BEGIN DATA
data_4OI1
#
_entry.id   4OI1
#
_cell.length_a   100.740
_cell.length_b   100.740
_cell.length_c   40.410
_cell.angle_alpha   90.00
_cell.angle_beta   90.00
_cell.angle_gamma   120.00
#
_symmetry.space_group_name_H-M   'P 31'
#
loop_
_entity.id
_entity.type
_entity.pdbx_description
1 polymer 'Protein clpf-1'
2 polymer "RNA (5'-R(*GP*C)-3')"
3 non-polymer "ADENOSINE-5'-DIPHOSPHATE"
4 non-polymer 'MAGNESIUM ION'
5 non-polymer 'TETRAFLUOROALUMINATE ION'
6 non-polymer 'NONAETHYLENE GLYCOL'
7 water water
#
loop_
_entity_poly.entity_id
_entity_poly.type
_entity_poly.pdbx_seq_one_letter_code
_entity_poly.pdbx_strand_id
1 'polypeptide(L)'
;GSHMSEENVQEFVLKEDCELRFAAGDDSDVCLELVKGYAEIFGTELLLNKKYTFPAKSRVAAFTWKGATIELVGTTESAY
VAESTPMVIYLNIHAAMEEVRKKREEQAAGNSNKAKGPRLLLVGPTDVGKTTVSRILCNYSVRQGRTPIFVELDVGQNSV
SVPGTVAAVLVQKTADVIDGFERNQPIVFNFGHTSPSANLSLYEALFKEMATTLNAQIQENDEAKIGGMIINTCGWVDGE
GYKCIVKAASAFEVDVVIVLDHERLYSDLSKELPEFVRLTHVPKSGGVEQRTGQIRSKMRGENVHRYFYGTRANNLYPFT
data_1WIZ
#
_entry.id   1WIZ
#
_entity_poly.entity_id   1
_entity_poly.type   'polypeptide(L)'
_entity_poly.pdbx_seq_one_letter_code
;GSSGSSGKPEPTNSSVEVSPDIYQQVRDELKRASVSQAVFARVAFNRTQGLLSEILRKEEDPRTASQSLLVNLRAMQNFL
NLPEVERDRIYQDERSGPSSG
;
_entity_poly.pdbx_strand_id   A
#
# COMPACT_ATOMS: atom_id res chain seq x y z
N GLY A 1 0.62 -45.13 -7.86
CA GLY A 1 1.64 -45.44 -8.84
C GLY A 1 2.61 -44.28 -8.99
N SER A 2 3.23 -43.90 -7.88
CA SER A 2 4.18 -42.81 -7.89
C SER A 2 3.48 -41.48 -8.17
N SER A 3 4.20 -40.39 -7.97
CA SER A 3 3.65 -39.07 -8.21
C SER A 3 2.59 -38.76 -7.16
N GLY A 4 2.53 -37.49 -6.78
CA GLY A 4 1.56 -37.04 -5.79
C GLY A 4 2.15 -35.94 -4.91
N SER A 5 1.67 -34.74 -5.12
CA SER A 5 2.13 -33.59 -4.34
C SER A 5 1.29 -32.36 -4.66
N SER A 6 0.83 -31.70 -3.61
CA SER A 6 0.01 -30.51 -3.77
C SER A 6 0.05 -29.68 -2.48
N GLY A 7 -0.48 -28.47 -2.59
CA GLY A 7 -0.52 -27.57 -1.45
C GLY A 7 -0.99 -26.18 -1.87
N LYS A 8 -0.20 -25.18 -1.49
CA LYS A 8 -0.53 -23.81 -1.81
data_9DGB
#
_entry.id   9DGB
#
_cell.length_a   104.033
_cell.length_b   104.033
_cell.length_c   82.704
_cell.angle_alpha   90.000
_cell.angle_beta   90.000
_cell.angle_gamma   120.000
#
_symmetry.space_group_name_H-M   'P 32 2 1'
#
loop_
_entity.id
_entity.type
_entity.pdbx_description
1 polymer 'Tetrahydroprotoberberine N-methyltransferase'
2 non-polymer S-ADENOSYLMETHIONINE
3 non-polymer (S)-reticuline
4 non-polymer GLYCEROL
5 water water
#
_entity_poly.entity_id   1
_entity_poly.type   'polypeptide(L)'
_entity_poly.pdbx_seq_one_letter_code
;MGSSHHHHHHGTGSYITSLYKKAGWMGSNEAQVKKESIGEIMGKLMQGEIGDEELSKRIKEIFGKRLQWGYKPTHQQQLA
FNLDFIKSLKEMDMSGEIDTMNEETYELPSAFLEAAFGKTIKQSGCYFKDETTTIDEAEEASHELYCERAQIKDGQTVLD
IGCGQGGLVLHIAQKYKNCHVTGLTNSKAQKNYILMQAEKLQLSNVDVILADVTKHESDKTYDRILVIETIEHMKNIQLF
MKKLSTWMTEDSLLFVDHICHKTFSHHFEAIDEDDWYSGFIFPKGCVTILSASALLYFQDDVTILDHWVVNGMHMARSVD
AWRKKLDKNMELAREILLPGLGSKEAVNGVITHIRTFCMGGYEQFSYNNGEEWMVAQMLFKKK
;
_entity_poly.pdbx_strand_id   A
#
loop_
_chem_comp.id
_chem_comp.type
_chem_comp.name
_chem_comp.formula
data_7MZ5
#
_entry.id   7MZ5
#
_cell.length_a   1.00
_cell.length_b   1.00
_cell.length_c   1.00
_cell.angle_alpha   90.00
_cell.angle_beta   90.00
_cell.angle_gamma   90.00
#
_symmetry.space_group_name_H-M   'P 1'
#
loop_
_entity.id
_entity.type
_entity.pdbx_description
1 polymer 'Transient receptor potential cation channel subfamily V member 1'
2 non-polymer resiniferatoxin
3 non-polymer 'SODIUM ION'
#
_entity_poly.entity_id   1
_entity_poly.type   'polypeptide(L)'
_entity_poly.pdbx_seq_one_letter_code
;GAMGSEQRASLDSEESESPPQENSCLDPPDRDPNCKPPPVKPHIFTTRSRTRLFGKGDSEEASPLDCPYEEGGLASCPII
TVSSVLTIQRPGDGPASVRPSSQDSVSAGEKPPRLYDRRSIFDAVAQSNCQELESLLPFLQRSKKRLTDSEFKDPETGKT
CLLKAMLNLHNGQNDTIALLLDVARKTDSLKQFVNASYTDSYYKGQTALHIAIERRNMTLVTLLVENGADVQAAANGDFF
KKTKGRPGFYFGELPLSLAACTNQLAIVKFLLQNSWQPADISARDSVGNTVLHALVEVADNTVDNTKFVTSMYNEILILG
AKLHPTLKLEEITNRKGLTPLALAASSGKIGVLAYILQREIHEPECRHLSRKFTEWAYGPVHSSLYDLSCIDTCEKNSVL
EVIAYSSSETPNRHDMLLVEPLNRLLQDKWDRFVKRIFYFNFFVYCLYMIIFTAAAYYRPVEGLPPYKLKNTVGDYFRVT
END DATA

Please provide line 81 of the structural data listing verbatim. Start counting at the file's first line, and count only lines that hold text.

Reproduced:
_cell.angle_gamma   120.000